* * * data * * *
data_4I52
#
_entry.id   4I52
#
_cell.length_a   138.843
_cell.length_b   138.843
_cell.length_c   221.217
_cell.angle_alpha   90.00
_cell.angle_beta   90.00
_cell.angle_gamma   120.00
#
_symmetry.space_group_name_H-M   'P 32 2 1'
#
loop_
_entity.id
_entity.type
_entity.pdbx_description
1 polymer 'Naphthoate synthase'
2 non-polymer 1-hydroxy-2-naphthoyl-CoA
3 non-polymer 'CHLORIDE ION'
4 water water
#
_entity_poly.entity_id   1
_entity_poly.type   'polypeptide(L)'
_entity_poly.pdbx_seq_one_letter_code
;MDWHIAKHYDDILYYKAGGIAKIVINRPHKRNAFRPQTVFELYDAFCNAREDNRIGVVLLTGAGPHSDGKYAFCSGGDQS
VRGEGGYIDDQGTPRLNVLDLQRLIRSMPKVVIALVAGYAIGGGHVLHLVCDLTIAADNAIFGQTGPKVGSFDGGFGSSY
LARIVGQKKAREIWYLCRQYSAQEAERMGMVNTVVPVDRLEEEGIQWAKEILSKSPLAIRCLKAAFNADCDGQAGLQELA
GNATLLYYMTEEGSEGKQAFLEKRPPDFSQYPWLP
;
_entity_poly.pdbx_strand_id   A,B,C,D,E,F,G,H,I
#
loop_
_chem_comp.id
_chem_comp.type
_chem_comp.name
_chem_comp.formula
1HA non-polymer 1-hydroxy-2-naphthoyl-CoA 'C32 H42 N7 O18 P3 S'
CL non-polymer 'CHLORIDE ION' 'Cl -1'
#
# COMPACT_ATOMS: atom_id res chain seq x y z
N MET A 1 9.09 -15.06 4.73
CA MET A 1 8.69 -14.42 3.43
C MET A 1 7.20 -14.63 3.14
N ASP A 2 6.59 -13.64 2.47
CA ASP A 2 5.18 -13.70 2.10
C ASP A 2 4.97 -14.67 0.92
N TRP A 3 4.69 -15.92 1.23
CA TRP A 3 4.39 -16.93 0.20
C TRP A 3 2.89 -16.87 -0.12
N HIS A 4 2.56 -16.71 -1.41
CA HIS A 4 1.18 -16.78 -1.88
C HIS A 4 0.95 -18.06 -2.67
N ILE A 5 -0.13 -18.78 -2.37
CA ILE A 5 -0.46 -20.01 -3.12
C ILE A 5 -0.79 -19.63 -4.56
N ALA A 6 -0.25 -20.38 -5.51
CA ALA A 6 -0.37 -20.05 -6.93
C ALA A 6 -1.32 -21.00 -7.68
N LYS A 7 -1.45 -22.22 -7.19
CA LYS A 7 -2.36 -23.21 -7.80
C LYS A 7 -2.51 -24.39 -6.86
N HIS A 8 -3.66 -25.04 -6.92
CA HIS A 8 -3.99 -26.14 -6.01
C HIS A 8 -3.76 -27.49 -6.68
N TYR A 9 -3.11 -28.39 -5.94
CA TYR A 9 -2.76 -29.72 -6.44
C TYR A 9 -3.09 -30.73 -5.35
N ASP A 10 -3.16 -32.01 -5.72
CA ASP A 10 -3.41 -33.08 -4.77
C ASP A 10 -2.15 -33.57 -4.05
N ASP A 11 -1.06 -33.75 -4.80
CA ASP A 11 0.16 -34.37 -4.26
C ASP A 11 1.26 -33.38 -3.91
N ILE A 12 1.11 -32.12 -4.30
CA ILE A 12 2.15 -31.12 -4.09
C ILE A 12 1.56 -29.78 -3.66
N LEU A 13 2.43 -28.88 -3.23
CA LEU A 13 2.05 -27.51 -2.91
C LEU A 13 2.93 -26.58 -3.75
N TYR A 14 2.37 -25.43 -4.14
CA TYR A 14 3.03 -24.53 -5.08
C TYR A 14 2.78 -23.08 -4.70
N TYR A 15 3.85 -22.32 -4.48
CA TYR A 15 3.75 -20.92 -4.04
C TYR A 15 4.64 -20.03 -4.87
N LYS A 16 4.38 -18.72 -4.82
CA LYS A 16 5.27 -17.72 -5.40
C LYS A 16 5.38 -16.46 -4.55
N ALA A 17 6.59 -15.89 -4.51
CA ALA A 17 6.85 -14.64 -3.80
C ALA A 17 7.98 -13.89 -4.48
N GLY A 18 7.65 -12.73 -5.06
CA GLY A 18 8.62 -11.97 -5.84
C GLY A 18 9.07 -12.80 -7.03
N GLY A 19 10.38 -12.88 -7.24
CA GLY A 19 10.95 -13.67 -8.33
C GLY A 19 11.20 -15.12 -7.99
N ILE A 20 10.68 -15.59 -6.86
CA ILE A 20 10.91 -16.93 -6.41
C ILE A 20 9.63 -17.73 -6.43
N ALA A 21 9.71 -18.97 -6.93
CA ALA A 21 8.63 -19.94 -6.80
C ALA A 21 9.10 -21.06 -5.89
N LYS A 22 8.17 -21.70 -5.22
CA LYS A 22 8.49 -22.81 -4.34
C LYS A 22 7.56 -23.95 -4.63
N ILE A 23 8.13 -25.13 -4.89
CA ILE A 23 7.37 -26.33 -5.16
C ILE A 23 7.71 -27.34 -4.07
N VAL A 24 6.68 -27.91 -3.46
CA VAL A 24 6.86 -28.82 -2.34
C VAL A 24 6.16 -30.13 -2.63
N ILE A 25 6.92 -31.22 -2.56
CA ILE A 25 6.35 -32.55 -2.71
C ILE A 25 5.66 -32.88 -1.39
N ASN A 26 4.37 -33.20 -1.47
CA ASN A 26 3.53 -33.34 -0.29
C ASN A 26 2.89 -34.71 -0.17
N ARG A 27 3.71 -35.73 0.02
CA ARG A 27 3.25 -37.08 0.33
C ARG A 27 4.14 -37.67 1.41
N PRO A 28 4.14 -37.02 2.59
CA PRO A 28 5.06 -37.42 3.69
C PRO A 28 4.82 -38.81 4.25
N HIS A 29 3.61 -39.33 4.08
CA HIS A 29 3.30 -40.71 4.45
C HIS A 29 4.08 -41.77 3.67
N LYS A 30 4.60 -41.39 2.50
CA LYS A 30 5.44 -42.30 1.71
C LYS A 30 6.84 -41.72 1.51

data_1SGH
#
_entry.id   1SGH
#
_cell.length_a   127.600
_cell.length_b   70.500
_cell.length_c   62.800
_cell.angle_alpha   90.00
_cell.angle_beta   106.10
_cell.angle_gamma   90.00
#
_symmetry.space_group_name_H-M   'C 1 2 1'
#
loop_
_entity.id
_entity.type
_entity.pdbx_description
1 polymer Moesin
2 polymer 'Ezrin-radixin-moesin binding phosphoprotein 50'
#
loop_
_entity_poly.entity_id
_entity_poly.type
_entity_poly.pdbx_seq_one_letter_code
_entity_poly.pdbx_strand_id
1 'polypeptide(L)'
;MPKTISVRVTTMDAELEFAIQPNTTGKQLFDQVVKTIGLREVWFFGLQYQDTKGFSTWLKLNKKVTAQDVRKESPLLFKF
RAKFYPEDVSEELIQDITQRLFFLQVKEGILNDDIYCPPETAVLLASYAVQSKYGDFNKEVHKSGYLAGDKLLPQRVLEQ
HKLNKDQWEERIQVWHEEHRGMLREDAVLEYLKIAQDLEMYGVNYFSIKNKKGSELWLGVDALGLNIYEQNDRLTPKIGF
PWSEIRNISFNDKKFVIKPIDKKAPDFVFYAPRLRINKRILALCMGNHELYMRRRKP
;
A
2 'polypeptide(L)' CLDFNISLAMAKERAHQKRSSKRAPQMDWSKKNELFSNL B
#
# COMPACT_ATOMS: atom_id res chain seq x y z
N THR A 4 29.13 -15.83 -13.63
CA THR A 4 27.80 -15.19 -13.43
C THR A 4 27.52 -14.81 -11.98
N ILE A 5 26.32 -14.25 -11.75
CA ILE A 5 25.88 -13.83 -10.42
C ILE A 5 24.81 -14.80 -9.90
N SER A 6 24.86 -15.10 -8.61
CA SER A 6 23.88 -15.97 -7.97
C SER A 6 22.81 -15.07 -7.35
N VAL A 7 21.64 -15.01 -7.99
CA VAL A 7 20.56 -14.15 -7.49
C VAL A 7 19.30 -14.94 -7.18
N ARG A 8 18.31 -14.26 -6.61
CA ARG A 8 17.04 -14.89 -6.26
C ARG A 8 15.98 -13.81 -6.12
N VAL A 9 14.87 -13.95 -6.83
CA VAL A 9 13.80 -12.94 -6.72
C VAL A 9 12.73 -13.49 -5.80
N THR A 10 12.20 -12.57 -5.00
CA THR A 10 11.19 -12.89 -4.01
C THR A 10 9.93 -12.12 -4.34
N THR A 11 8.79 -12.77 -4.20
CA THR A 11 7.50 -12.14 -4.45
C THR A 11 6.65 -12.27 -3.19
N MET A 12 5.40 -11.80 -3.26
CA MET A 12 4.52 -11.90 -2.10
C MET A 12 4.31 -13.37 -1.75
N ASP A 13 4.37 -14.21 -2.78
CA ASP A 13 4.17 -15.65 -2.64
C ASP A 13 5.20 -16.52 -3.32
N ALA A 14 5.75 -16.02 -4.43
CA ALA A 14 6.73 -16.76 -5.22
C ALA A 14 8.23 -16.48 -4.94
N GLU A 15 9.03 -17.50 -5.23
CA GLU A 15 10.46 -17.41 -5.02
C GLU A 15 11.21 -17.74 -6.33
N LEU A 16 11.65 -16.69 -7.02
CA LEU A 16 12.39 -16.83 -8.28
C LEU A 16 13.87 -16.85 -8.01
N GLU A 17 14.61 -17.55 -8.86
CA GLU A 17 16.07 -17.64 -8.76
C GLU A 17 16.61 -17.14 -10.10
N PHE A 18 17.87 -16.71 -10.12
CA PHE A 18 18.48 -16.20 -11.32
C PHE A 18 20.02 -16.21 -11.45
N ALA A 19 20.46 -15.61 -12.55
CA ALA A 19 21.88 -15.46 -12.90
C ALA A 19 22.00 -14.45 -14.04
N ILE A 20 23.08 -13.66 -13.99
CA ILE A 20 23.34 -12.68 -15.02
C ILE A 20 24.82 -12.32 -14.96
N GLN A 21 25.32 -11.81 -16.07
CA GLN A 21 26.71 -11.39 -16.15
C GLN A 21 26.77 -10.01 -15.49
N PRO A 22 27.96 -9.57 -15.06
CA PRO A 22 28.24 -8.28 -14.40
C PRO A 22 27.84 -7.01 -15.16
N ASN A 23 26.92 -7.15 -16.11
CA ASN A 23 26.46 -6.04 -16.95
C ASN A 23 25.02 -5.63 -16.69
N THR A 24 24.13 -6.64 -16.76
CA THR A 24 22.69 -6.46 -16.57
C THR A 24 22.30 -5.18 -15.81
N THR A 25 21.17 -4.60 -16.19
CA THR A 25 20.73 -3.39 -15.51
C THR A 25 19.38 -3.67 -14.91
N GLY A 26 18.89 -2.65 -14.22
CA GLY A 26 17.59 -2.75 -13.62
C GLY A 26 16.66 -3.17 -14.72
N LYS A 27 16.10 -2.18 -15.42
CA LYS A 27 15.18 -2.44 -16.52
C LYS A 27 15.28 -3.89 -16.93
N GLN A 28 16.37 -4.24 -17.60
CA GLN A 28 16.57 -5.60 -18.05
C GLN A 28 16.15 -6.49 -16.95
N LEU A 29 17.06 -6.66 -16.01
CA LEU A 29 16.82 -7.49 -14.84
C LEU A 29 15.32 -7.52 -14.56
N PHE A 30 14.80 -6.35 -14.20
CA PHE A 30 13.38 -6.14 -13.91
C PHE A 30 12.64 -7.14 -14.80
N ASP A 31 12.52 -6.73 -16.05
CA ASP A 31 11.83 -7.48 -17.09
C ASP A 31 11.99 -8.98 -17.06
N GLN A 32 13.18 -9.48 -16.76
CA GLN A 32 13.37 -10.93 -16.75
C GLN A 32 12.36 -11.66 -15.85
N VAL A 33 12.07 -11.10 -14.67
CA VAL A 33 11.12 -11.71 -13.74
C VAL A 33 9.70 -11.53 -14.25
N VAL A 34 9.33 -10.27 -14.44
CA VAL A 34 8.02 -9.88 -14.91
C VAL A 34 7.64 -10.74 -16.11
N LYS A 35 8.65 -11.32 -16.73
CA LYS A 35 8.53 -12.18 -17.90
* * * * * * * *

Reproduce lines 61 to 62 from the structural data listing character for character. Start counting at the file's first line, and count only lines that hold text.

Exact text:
CA LYS A 7 -2.36 -23.21 -7.80
C LYS A 7 -2.51 -24.39 -6.86